• Libraries – 20%
    • standard template library
    • file streams (text and binary access)
    • string streams
    • platform-dependent libraries (conio, curses, mixed language development)
  • Finer Aspects – 10%
    • Bit-Wise operators
    • Constrained Casts
    • Exceptions (throw, try, catch)
    • Multiple exits (break, continue, exit)
    • Comparison of C++ and C language syntax
Prescribed Text(s):
  • Intermediate C++ - June 2011 Edition by Chris Szalwinski (available at the Seneca bookstore)
Reference Material:
  • The C++ Programming Language, 3rd Edition or Special Edition; Bjarne Stroustrup; Addison Wesley; ISBN 0-201-88954-4 (3rd Ed.) or 0-201-70073-5 (Special Ed.)
Supply:
  • None
Promotion Policy:

Grading Policy
A+90%  to  100%
A80%  to  89%
B+75%  to  79%
B70%  to  74%
C+65%  to  69%
C60%  to  64%
D+55%  to  59%
D50%  to  54%
F0%    to  49% (Not a Pass)
OR
EXCExcellent
SATSatisfactory
UNSATUnsatisfactory

For further information, see a copy of the Academic Policy, available online (http://www.senecacollege.ca/academic-policy) or at Seneca's Registrar's Offices.

  • Pass the weighted average of all assessments
  • Pass the weighted average of the exam and the tests
  • Pass the final exam
  • Successfully complete all of the assignments and exercises. Submissions that do not meet specifications will be returned to the student for revision and resubmission.
Evaluation:

Tests 30%
Assignments 30%
Workshops 10%
Final Exam 30%
Approved By:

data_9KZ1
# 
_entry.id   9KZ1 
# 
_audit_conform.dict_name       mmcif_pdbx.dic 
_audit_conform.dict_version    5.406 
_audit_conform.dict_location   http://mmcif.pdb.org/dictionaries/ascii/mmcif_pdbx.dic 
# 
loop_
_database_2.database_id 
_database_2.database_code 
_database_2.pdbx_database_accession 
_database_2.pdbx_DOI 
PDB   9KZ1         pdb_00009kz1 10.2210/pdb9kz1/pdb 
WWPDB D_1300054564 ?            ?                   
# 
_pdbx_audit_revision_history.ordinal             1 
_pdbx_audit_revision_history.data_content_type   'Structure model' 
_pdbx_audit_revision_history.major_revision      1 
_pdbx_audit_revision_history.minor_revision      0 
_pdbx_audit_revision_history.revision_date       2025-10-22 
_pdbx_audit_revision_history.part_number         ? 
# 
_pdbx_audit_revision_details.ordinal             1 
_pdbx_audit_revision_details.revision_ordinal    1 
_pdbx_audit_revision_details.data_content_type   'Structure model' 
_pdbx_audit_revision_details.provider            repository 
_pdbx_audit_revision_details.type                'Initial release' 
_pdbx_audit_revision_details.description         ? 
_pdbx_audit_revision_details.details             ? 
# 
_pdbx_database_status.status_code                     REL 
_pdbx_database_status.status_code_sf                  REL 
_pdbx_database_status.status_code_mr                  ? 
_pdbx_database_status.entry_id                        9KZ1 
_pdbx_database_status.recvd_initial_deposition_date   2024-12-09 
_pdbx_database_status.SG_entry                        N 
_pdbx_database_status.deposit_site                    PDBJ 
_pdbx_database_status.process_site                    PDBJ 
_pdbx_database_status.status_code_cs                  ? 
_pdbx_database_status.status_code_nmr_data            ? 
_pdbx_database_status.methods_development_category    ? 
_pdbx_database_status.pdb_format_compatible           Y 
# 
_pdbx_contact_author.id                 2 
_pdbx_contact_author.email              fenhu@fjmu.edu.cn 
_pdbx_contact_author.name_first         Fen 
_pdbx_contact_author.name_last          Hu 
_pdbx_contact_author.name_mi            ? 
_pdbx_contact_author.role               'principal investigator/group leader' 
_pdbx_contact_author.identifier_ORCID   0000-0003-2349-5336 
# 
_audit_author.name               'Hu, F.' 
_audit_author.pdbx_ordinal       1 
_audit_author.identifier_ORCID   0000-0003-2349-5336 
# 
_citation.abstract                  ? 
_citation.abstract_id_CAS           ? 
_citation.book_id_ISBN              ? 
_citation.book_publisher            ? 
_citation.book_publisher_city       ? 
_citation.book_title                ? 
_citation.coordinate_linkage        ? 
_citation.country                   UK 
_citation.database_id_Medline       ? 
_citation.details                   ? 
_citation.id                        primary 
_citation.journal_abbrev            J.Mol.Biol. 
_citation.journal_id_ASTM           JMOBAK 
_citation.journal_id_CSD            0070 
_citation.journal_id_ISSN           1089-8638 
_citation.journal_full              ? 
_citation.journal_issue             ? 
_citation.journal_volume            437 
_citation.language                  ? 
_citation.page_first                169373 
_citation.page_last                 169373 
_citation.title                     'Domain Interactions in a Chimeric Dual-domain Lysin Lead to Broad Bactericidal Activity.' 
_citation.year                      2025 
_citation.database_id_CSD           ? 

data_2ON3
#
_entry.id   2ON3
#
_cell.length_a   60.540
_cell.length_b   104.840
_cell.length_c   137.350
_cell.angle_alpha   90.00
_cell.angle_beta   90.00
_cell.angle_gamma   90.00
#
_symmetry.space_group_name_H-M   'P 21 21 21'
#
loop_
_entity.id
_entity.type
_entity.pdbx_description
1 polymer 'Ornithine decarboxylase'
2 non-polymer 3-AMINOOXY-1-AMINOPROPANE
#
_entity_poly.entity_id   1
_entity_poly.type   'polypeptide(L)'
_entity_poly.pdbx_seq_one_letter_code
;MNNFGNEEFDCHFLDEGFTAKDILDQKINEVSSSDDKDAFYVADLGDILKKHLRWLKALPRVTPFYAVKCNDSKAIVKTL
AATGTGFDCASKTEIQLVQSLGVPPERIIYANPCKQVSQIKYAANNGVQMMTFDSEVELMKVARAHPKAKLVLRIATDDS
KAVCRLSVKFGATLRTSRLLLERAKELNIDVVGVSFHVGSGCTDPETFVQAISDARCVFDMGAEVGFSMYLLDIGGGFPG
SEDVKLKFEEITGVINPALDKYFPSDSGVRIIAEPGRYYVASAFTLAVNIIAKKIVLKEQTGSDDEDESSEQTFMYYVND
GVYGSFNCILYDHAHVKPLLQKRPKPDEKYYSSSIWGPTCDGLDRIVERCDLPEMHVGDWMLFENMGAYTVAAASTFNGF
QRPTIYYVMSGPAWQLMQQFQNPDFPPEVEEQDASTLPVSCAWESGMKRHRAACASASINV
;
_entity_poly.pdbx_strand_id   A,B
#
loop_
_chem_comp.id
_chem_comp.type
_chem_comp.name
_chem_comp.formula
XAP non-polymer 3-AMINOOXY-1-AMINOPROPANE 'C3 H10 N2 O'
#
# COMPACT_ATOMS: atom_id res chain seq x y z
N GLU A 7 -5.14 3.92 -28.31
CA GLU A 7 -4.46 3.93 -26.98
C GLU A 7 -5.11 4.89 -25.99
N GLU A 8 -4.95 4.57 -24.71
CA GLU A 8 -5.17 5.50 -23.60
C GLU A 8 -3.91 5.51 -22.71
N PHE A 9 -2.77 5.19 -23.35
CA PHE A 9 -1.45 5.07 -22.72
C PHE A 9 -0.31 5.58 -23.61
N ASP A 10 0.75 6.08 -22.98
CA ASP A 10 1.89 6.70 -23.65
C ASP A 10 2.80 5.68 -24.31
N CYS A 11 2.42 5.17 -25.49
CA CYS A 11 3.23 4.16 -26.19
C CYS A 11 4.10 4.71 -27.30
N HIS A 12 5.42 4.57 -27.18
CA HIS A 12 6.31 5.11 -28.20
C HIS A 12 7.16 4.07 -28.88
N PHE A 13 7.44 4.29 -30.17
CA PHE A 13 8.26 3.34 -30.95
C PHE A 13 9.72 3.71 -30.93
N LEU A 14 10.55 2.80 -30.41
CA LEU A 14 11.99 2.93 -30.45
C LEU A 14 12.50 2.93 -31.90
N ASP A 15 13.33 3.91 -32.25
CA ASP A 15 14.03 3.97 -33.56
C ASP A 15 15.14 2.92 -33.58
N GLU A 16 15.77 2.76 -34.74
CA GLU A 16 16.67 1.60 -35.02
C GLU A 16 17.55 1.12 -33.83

Evan Weaver
Cheating and Plagiarism:
Seneca upholds a learning community that values academic integrity, honesty, fairness, trust, respect, responsibility and courage. These values enhance Seneca's commitment to deliver high-quality education and teaching excellence, while supporting a positive learning environment. Ensure that you are aware of Seneca's Academic Integrity Policy which can be found at: http://www.senecacollege.ca/about/policies/academic-integrity-policy.html Review section 2 of the policy for details regarding approaches to supporting integrity. Section 2.3 and Appendix B of the policy describe various sanctions that can be applied, if there is suspected academic misconduct (e.g., contract cheating, cheating, falsification, impersonation or plagiarism).

Please visit the Academic Integrity website http://open2.senecac.on.ca/sites/academic-integrity/for-students to understand and learn more about how to prepare and submit work so that it supports academic integrity, and to avoid academic misconduct.
Discrimination and Harassment:
All students and employees have the right to study and work in an environment that is free from discrimination and/or harassment. Language or activities that defeat this objective violate the College Policy on Discrimination/Harassment and shall not be tolerated. Information and assistance are available from the Student Conduct Office at student.conduct@senecacollege.ca.
Accomodation for Students with Disabilities
The College will provide reasonable accommodation to students with disabilities in order to promote academic success. If you require accommodation, contact the Counselling and Accessibility Services Office at ext. 22900 to initiate the process for documenting, assessing and implementing your individual accommodation needs.

Program Information